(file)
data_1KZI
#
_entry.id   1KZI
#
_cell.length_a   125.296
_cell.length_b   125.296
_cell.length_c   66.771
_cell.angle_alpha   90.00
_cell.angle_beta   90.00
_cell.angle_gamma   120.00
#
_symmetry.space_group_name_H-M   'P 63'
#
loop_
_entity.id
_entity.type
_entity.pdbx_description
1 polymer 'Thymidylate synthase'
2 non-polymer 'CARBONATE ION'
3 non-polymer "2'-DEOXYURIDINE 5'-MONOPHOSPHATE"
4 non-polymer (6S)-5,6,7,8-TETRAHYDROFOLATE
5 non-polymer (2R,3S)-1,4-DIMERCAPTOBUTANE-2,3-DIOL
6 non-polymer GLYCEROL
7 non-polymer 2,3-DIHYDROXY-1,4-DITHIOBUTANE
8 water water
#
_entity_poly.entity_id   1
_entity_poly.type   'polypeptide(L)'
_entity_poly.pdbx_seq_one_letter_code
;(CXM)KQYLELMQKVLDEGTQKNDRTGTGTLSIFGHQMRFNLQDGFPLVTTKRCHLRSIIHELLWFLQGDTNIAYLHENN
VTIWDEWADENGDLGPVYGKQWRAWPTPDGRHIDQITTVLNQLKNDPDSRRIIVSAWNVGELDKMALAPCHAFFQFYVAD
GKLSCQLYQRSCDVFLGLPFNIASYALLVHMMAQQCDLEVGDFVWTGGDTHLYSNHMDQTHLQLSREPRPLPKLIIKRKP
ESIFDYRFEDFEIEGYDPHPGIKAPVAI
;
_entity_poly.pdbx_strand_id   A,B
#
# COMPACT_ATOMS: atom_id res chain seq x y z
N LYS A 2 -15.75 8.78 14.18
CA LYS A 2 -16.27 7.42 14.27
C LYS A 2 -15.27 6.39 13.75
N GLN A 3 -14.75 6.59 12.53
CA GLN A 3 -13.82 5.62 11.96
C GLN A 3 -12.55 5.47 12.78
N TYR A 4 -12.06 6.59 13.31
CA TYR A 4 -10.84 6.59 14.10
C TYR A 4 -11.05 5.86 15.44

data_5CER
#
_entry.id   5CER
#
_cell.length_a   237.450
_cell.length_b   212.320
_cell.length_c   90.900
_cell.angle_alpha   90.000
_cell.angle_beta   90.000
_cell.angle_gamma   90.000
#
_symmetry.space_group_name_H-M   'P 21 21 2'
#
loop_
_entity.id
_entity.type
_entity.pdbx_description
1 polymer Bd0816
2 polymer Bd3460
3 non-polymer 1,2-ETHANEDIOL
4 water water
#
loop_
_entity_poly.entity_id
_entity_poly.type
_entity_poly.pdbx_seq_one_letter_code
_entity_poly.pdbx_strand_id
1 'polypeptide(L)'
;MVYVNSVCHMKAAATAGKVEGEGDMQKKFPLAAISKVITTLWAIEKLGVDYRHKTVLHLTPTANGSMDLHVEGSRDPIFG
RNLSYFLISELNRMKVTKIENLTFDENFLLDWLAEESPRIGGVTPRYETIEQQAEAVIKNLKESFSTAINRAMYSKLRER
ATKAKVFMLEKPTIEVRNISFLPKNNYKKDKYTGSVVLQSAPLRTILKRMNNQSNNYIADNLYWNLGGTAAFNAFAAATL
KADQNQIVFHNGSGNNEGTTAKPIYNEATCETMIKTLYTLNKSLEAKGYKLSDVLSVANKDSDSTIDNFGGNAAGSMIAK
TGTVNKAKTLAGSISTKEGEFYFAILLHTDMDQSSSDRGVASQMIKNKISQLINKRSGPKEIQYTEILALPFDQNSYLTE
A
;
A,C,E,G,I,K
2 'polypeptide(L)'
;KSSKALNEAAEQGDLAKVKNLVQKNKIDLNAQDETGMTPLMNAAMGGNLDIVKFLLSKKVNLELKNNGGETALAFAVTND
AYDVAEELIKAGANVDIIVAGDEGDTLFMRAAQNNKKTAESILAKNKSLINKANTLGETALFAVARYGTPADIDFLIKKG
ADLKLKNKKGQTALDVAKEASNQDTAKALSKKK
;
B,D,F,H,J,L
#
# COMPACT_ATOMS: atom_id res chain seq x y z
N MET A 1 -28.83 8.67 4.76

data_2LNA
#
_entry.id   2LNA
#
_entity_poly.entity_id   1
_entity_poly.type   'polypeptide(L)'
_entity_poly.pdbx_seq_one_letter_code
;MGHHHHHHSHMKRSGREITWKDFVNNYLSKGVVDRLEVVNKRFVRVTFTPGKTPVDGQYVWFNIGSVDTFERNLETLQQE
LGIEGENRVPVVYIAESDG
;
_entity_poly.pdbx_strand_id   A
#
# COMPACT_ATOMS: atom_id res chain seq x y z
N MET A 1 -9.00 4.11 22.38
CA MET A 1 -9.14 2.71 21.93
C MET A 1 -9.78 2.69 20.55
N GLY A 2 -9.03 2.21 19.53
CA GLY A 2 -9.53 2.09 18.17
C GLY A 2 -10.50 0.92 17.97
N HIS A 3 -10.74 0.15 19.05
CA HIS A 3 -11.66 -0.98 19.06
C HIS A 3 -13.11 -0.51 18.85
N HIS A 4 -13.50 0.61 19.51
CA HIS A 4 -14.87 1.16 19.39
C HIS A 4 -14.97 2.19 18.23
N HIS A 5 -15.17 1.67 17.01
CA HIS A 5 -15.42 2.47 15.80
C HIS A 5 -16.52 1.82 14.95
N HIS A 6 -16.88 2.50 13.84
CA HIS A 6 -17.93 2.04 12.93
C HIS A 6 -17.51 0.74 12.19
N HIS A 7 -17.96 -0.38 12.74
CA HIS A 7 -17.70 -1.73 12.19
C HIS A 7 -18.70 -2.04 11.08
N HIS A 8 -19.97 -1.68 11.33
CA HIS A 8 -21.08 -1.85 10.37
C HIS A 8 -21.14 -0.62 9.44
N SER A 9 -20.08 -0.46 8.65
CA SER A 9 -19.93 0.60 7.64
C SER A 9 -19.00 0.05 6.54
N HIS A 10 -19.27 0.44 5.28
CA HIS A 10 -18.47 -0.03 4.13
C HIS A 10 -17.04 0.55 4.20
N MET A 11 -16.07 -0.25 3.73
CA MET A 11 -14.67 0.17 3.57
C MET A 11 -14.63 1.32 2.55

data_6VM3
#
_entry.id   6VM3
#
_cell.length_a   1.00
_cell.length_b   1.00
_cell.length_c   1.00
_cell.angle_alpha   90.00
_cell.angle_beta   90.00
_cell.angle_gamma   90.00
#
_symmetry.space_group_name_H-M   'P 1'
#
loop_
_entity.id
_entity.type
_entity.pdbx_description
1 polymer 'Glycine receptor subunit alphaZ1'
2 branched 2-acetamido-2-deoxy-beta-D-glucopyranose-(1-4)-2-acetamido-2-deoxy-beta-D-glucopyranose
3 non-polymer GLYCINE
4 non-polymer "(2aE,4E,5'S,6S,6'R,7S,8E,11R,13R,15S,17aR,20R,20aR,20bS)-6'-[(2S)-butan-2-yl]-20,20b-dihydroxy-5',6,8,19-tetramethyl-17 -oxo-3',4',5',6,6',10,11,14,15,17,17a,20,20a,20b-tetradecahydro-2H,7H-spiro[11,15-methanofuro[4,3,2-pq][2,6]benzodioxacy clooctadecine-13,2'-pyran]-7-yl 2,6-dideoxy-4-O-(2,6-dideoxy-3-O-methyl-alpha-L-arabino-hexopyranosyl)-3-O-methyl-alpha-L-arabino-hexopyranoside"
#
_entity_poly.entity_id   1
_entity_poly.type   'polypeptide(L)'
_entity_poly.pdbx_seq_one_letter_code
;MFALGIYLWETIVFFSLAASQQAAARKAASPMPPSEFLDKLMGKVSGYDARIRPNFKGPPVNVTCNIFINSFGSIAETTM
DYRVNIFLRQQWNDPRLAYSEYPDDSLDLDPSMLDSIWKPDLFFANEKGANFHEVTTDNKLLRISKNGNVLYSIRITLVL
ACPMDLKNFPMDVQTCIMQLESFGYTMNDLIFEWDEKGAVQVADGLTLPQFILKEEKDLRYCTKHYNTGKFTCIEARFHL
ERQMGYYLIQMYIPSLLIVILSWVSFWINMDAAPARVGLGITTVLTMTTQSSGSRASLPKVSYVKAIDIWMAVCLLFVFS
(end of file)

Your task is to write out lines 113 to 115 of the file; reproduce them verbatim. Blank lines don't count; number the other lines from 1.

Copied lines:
C HIS A 3 -13.11 -0.51 18.85
N HIS A 4 -13.50 0.61 19.51
CA HIS A 4 -14.87 1.16 19.39